HT-29 human IECs (Cell Bank of the Chinese Academy of Sciences, TCHu103) were cultured in McCoy’s 5a Medium supplemented with 10% foetal bovine serum (FBS) and penicillin/streptomycin solution. LS 174 T human IECs (ATCC, CL-188), 293 T human embryonic kidney cells (ATCC, CRL-3216), RD human rhabdomyosarcoma cells (ATCC, CCL-136), HeLa human cervical epithelial cells (ATCC, CCL-2), Vero African green monkey kidney cells (ATCC, CCL-81), HepG2 human hepatocellular carcinoma cells (ATCC, HB-8065), A549 (ATCC, CRM-CCL-185), and NSC-34 mouse motor neuron cells (Cedarlane Laboratories, CLU140) were cultured in Dulbecco’s Modified Eagle’s Medium supplemented with 10% FBS and penicillin/streptomycin solution. U937 human lymphoma cells (ATCC, CRL-1593.2), HCT-8 human IECs (ATCC, CCL-244), Hce-8693 human IECs (Cell Bank of the Chinese Academy of Sciences, TCHu 70) and LS513 human IECs (Cell Bank of the Chinese Academy of Sciences, TCHu237) were cultured in RPMI-1640 medium supplemented with 10% FBS and penicillin/streptomycin solution. U937 cells were differentiated by addition of 100 nM phorbol-12-myristate-13-acetate (PMA) for 48 h. LoVo human IECs (Cell Bank of the Chinese Academy of Sciences, TCHu 82) were cultured in F-12K Medium supplemented with 10% foetal bovine serum (FBS) and penicillin/streptomycin solution. RKO human IECs (ATCC, CRL-2577) were cultured in Eagle’s Minimum Essential Medium supplemented with 10% foetal bovine serum (FBS) and penicillin/streptomycin solution.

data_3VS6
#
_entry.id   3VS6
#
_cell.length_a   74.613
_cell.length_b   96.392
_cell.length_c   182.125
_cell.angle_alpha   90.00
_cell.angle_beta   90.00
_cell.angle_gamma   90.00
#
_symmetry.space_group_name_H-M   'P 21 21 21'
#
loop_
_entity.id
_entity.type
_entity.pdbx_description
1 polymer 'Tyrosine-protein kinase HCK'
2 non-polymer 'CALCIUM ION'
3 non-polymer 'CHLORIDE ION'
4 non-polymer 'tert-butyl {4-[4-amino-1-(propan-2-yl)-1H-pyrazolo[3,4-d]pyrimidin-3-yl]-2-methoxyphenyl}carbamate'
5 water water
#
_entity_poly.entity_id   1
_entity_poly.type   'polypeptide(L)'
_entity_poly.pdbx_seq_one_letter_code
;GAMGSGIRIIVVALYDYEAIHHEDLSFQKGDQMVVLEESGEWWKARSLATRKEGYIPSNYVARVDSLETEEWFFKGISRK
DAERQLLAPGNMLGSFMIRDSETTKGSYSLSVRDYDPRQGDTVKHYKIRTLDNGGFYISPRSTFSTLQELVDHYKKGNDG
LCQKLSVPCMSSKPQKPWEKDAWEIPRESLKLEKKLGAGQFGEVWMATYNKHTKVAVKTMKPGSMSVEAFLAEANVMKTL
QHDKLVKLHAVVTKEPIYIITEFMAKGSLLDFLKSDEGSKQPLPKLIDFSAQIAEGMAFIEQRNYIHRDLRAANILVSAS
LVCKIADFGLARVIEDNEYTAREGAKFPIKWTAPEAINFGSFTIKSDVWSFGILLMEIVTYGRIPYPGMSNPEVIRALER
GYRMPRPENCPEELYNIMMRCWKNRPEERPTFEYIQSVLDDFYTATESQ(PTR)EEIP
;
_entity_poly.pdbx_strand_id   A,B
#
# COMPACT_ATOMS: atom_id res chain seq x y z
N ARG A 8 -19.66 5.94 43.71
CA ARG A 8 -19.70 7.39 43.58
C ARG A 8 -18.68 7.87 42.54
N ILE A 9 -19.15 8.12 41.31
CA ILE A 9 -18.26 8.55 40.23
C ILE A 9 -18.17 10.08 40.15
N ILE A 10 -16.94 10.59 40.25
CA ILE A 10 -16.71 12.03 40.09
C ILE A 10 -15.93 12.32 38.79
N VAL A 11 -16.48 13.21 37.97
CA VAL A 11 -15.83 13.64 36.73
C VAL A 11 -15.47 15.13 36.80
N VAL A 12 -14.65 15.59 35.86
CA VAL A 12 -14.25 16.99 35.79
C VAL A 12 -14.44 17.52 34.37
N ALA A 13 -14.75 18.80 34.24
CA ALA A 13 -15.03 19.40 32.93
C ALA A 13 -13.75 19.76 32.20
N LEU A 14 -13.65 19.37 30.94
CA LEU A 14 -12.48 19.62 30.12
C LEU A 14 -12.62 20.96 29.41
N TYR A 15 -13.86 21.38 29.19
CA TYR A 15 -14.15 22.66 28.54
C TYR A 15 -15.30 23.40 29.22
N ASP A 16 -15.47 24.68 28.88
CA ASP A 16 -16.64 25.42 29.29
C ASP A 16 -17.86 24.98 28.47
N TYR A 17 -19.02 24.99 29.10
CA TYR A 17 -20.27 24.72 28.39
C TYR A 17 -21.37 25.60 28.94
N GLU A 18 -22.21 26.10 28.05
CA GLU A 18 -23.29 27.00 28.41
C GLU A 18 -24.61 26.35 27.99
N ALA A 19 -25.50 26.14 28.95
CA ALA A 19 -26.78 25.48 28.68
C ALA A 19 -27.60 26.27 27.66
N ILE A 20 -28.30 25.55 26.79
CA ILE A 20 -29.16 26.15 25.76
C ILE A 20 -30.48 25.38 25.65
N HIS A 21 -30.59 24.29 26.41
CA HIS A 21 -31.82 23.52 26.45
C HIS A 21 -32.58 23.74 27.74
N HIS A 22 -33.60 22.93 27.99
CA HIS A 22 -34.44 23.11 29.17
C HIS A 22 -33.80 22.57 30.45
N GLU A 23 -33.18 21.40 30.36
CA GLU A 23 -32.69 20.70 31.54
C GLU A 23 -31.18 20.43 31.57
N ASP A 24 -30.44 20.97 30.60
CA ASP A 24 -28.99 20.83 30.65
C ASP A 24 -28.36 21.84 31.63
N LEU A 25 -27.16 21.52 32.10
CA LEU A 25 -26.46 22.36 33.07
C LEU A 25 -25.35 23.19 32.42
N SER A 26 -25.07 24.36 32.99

Human IECs were provided by Fenghbio, Inc. (Changsha, China). All studies were approved by the Ethics Committee of the Institute of Virology and AIDS Research, First Hospital of Jilin University. Written informed consent was obtained from the parents involved in our study. For human IEC isolation, fresh normal human tissue surrounding intestinal carcinoma was obtained from a cancer donor and washed three times with wash buffer (1% penicillin/streptomycin in PBS buffer). The human tissue was dissected into 1 mm segments and then transferred to collagenase digestion buffer for 30 min at 37 °C. Cells were centrifuged at 1000 g for 5 min, and the pelleted cells were washed, resuspended in fresh culture medium, and cultured at 37 °C with 5% CO2.
To generate ORF2p-expressing HT-29 cells, we co-transfected HEK 293 T cells with pCDH, pCDH-ORF2p plus pRSV-Rev, pMDLg/pRRE, and pCMV-VSV-G using Lipofectamine 2000 (Invitrogen) according to the manufacturer’s instructions. Two days after transfection, the cell culture medium was harvested. Cell debris was removed by centrifugation at 10,000 × g for 5 min, and supernatants were stored at −80 °C. Supernatants were incubated with HT-29 cells for 6 h, and the medium was then replaced with fresh culture medium. Transduced cells were selected in 10% FBS-DMEM supplemented with puromycin (2 μg/ml; Sigma) one day after infection.